The temporal nature of blogs makes it an ill-suited medium for a traditional manifesto. Manifestos seem so absolute - a public, didactic declaration of one's thoughts and views - clearcut and unyielding. Blogs, however, die without constant update. Would anyone read a blog with just one entry, dated decades earlier? What goes viral on the web lack any of the characteristics of a manifesto - (Ass Pennies* vs. Vers une architecture).
Yet because of the ability to constantly update, the blog is more suited to he true purpose of the manifesto: expressing one's thoughts and views. How many of the manifestos and monographs have we read have the authors' work or later publications modified or retracted what they originally declared? How many times are those edits heeded or mentioned? The published manifesto is static, a declaration in time with a tendency to speak for all mankind. The blog is personal, the reader is always aware that someone typed these words out on their laptop or PC, possibly drunk, possibly in their underwear. And if your blog is open to comments, your manifesto can be immediately detracted, criticized or flamed by anyone - ANYONE - and given that they are in the same medium, comments are automatically on the same level as the blog post. Any criticism of published manifestos aren't attached to the actual document.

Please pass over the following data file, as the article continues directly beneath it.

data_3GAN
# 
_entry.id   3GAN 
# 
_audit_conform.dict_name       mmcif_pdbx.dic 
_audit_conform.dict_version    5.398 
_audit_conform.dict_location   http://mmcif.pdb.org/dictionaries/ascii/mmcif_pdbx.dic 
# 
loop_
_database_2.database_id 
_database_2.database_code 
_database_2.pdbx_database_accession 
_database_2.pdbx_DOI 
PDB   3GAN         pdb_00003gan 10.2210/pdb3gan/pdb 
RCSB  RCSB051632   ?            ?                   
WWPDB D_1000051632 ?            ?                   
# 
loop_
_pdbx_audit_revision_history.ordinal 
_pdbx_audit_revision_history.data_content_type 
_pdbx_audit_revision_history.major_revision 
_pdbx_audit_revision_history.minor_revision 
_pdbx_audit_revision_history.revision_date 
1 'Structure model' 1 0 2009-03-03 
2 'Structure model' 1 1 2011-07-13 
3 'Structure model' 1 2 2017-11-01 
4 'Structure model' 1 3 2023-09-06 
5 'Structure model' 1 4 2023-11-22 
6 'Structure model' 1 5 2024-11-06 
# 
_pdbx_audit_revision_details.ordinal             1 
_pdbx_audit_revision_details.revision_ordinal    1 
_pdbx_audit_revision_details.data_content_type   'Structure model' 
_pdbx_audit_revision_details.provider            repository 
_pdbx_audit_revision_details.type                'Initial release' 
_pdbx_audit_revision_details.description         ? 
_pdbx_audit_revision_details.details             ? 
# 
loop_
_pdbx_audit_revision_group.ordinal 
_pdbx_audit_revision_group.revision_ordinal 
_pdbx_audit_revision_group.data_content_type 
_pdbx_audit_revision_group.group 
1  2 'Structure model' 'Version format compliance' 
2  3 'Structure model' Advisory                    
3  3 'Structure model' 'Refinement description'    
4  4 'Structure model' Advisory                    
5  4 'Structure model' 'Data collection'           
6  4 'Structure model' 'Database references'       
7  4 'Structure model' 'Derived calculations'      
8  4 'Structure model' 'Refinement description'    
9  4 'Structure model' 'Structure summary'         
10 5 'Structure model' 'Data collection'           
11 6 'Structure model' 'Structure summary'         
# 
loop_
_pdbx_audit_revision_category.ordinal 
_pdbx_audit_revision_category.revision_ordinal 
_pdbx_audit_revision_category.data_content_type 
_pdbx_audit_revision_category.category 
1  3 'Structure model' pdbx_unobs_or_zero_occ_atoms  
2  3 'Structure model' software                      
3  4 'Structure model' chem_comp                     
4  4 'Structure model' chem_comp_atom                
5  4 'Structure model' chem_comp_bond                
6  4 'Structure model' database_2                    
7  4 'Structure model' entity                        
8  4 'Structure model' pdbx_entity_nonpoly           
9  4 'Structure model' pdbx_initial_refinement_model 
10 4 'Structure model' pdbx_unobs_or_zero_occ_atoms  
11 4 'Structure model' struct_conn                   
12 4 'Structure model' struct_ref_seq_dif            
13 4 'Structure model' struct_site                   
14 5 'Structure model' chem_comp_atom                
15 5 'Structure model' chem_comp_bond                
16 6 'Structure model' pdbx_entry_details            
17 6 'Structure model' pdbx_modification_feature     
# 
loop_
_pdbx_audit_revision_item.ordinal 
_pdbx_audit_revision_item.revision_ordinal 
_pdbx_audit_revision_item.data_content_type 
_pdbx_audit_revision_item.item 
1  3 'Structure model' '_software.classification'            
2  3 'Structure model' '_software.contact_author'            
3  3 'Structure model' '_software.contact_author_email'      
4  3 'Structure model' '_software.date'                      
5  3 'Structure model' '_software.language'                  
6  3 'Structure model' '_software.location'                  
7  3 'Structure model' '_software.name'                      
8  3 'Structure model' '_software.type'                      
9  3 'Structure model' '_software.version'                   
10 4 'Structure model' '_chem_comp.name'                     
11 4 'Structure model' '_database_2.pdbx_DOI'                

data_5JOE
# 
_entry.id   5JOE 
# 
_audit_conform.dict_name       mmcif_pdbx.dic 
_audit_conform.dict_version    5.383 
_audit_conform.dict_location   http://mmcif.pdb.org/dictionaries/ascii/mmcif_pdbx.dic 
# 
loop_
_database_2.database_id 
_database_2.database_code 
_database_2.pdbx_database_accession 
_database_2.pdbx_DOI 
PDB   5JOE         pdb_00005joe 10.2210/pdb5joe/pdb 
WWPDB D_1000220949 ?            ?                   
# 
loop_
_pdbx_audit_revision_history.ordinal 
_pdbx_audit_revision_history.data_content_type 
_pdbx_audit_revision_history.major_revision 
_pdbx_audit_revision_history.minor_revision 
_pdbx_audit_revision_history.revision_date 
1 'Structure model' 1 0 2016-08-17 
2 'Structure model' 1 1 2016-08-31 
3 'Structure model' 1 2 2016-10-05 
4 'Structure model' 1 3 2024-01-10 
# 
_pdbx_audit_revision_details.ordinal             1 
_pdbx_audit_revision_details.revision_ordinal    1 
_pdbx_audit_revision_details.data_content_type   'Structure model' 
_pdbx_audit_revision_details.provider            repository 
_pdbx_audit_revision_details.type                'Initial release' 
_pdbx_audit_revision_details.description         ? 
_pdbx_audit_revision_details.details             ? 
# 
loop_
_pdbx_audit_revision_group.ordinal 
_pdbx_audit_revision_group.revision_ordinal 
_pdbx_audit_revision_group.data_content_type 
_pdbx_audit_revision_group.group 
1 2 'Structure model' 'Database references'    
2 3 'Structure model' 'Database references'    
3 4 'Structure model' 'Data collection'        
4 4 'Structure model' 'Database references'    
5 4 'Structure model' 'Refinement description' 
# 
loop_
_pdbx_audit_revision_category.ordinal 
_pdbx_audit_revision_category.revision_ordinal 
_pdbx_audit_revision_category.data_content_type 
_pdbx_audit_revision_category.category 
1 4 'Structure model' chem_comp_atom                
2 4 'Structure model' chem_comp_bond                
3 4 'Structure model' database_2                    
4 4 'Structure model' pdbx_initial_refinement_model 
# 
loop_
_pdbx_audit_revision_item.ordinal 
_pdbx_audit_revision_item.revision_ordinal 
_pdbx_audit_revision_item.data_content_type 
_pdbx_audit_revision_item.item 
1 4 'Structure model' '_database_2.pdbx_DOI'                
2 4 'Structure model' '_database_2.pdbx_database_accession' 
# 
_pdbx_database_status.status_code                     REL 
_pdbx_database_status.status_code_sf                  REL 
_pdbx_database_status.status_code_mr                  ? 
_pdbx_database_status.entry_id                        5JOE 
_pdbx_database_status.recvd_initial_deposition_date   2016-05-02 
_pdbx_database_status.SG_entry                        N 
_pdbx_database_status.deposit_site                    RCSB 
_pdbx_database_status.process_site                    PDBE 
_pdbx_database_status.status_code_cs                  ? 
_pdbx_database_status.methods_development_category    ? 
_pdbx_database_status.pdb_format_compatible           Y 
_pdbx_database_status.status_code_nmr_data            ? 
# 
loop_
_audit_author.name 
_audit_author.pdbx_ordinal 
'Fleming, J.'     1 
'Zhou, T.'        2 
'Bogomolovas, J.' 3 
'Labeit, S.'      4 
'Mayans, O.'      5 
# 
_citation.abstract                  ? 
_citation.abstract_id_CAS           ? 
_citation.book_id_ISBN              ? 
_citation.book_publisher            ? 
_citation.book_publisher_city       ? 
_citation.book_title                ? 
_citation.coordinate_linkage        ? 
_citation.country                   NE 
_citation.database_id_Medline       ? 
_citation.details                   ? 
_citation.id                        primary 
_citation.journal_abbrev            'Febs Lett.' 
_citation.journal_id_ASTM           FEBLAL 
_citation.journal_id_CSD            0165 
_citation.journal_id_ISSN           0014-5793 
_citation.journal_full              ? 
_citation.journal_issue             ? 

So in random and personal rambling, I'm just going to throw out there with no evidence or three supporting points, that maybe the blog is a democratizer/humanizer and with access and inundation of everyone's** thoughts, the publication of one person's thoughts are de-deified and more open to contestation (that is a real word. I checked.)
*I do not mean to detract from the value of Ass Pennies at all.
**"everyone" with access to a computer and internet. Which is not really everyone.